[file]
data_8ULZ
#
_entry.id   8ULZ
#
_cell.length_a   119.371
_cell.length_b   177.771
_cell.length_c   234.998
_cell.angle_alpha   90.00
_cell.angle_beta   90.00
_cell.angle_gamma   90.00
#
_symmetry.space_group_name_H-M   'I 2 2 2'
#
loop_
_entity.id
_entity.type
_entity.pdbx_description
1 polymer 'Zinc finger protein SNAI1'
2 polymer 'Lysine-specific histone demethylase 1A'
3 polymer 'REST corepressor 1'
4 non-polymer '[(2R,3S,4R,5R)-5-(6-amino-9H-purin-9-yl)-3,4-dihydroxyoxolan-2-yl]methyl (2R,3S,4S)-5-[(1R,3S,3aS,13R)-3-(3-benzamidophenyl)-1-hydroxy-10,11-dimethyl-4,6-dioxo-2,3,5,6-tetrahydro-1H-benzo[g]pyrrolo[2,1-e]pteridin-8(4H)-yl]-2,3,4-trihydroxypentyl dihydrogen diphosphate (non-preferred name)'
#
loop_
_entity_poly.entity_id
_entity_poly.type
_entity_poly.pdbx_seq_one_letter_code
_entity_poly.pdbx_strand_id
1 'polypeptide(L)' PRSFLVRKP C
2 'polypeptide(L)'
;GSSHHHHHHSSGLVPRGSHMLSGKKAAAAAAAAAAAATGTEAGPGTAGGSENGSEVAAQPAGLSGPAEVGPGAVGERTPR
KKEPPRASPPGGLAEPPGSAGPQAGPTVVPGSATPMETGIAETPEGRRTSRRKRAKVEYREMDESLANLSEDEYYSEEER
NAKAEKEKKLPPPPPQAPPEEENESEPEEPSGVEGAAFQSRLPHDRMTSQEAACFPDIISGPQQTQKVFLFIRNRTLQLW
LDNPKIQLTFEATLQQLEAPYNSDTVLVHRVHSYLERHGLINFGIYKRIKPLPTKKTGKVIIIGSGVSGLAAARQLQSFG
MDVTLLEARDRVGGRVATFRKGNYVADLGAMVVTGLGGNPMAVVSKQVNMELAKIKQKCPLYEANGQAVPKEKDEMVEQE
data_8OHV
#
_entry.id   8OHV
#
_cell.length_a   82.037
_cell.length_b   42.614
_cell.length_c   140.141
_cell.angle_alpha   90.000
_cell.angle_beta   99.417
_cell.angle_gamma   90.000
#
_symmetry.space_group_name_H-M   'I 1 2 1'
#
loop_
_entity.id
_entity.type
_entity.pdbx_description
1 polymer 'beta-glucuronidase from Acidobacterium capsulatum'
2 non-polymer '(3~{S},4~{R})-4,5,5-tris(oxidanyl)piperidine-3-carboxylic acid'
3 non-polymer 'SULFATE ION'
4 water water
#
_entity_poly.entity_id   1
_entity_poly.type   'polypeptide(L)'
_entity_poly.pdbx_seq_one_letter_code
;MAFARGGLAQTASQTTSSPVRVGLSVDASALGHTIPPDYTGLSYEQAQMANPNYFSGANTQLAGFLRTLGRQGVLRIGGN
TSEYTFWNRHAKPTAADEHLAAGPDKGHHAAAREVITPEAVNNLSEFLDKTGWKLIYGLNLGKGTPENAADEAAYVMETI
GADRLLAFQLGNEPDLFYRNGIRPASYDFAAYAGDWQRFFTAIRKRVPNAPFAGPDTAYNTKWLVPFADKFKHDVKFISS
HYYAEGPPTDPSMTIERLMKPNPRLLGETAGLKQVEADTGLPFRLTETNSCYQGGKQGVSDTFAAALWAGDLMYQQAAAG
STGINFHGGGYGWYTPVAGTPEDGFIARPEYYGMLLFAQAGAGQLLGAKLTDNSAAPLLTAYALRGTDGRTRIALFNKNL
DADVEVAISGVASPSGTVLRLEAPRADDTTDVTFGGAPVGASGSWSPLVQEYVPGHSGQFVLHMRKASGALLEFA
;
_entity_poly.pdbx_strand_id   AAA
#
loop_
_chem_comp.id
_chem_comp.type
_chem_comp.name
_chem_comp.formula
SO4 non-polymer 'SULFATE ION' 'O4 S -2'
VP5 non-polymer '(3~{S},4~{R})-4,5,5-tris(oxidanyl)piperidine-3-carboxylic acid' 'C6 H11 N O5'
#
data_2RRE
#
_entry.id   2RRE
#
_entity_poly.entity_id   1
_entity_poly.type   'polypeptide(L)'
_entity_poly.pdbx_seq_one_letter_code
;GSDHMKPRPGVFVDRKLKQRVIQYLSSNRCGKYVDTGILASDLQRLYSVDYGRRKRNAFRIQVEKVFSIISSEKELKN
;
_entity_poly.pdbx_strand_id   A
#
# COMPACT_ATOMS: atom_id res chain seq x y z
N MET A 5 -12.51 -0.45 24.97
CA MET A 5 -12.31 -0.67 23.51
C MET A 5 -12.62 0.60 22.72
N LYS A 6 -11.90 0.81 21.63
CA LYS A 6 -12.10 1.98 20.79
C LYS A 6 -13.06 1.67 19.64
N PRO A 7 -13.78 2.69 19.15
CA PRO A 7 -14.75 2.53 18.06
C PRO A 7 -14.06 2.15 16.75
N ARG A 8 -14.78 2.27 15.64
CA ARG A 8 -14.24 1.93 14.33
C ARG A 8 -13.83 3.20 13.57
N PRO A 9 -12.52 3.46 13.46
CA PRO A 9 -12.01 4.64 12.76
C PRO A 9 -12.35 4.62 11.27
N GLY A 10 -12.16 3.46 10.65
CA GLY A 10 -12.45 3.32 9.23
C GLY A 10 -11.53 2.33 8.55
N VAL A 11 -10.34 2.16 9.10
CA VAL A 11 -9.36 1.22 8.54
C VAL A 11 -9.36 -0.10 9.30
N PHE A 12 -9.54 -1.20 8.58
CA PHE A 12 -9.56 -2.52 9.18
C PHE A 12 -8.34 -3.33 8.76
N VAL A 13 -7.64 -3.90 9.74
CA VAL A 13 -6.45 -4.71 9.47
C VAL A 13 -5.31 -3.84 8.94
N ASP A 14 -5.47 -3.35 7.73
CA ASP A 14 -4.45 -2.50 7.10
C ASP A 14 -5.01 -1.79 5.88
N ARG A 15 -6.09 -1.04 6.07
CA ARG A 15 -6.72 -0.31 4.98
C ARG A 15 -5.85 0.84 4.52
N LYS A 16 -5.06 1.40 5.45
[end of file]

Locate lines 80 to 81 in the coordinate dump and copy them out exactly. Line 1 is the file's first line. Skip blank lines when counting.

#
_entity_poly.entity_id   1